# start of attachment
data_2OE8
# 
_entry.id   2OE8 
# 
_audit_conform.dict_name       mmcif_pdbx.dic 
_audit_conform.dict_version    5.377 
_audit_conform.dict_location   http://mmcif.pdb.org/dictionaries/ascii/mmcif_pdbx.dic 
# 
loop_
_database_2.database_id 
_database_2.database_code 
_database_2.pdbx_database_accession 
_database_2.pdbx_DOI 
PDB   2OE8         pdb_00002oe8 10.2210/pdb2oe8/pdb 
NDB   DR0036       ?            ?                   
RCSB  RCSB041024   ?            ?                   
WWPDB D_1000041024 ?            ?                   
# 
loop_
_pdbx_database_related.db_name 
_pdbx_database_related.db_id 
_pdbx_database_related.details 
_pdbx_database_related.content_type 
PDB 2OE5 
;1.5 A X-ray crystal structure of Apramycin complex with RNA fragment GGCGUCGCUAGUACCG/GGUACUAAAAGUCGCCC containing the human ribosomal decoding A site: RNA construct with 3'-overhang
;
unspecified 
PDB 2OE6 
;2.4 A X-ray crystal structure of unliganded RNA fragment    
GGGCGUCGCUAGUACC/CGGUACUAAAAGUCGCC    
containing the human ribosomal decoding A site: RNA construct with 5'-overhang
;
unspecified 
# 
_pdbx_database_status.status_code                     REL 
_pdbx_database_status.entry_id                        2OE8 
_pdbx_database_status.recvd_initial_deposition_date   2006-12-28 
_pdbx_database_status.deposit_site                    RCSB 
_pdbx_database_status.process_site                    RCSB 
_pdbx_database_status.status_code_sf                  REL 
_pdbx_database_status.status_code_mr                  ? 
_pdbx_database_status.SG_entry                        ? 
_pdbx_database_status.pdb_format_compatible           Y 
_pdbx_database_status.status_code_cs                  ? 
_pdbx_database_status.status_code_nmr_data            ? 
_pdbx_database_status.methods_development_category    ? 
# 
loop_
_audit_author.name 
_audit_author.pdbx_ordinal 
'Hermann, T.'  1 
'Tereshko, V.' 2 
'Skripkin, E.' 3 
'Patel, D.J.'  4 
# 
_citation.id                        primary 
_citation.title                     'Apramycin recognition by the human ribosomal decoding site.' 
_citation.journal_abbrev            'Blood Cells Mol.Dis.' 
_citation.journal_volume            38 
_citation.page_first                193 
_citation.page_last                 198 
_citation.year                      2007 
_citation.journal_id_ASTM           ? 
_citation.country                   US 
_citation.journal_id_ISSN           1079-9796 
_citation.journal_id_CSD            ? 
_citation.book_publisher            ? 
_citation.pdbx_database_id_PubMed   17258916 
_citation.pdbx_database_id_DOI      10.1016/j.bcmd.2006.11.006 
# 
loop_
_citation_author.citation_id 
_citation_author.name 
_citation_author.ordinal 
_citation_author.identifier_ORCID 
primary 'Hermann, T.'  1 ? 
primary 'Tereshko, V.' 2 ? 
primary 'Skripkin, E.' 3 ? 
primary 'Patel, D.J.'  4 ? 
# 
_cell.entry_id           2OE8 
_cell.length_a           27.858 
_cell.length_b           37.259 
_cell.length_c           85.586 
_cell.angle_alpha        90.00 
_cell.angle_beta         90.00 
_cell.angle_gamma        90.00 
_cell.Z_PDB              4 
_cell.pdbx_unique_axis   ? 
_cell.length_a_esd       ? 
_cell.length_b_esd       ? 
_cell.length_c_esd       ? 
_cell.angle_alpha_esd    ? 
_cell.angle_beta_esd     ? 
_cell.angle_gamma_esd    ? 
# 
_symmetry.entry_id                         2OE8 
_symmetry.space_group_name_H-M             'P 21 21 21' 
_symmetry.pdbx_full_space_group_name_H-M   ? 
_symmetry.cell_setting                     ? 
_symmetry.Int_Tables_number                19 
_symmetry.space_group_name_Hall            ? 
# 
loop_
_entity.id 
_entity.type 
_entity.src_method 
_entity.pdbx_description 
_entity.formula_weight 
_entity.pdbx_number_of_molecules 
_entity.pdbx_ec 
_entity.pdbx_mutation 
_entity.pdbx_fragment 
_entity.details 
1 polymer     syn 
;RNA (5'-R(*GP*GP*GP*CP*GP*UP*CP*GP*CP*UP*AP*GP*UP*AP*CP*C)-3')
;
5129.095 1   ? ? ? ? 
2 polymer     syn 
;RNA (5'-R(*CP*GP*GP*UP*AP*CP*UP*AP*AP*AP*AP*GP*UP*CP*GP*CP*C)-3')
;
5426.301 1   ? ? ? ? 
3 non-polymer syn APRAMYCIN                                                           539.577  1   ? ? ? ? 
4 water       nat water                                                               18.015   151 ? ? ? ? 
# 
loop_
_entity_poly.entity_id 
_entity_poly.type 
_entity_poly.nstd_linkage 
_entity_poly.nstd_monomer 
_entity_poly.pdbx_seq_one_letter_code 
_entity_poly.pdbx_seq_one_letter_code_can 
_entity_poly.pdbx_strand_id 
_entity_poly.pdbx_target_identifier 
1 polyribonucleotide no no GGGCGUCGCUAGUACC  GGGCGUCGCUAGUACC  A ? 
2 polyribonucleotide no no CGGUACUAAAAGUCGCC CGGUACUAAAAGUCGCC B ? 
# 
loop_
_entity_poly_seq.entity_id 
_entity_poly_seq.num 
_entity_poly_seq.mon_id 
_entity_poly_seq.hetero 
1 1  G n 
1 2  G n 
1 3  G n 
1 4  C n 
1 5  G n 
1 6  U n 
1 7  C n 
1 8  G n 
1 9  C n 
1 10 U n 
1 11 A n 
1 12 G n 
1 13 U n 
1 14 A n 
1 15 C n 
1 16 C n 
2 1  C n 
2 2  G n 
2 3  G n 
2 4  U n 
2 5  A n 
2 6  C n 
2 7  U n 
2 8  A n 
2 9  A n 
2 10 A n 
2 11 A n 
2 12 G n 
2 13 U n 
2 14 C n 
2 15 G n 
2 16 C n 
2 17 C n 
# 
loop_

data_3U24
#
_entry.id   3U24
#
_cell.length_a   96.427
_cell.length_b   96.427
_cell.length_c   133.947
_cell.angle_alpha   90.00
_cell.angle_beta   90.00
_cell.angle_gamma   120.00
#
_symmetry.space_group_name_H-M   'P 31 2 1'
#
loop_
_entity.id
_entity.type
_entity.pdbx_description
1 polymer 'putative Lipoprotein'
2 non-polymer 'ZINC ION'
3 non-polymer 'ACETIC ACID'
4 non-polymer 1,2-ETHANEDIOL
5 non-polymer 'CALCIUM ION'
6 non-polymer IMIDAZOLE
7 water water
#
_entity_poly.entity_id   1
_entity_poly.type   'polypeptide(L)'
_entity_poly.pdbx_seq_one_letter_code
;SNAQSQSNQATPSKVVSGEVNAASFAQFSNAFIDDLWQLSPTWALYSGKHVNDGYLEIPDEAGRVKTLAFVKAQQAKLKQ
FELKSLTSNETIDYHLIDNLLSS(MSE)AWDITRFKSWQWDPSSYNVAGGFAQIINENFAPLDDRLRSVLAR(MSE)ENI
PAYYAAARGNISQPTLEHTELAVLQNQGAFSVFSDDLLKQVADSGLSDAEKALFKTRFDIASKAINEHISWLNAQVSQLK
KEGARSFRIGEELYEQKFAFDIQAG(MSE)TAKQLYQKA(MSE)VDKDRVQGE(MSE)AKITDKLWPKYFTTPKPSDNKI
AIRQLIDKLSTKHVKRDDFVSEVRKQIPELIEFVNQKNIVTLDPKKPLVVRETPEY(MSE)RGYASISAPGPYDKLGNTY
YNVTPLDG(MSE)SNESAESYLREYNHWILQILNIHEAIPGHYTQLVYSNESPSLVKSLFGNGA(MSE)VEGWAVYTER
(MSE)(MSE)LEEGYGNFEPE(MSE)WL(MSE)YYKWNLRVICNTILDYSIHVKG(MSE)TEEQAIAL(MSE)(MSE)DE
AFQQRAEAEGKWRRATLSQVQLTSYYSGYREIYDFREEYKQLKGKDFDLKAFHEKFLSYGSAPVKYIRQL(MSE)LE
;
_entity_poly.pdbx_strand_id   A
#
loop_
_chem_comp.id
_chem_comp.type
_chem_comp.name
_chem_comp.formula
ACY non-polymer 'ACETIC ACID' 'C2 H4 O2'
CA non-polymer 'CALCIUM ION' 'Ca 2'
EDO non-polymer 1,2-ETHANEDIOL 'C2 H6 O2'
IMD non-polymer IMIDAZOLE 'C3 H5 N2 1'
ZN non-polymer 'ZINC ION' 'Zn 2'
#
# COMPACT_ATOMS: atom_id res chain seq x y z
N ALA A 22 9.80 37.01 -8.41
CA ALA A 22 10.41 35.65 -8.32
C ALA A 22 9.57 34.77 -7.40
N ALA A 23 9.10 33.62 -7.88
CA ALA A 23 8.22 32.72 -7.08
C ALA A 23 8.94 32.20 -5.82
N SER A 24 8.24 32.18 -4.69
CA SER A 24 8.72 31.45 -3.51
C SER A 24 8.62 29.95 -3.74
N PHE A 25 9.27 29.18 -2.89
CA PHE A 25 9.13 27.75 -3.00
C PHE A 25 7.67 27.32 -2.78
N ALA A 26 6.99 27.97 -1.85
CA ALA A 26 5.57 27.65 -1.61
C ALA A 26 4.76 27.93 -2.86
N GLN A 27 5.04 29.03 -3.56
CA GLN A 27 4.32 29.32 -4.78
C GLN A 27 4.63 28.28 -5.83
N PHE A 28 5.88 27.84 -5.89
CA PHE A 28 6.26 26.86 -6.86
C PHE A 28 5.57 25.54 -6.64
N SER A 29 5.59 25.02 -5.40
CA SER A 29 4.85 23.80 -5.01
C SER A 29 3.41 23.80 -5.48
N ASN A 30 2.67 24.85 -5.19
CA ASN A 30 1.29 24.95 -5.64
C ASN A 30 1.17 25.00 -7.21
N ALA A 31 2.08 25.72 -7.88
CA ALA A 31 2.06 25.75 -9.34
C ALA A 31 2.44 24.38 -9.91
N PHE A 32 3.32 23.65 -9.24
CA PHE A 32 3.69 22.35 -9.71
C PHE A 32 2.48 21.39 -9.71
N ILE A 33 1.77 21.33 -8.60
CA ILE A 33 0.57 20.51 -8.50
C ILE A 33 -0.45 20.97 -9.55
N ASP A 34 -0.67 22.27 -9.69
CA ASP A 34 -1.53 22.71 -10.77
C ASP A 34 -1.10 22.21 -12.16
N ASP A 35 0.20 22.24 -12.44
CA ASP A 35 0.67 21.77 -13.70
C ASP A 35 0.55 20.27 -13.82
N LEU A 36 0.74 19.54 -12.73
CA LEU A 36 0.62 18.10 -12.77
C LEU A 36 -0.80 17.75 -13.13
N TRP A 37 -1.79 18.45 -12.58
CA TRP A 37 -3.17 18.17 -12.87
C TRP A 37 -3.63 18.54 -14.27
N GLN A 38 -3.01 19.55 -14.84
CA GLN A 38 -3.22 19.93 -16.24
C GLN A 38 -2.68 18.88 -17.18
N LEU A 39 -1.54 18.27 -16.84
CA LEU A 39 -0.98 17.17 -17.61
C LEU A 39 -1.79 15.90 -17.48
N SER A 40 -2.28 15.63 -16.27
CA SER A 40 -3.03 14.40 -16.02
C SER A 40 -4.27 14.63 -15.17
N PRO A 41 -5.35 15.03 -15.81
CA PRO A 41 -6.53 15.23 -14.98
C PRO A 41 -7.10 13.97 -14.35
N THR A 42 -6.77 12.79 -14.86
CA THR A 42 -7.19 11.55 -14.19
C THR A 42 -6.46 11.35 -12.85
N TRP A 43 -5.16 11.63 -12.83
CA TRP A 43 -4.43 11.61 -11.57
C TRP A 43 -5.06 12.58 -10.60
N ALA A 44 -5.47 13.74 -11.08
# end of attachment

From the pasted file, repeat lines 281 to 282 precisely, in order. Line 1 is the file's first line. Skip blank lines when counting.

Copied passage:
CA LEU A 39 -0.98 17.17 -17.61
C LEU A 39 -1.79 15.90 -17.48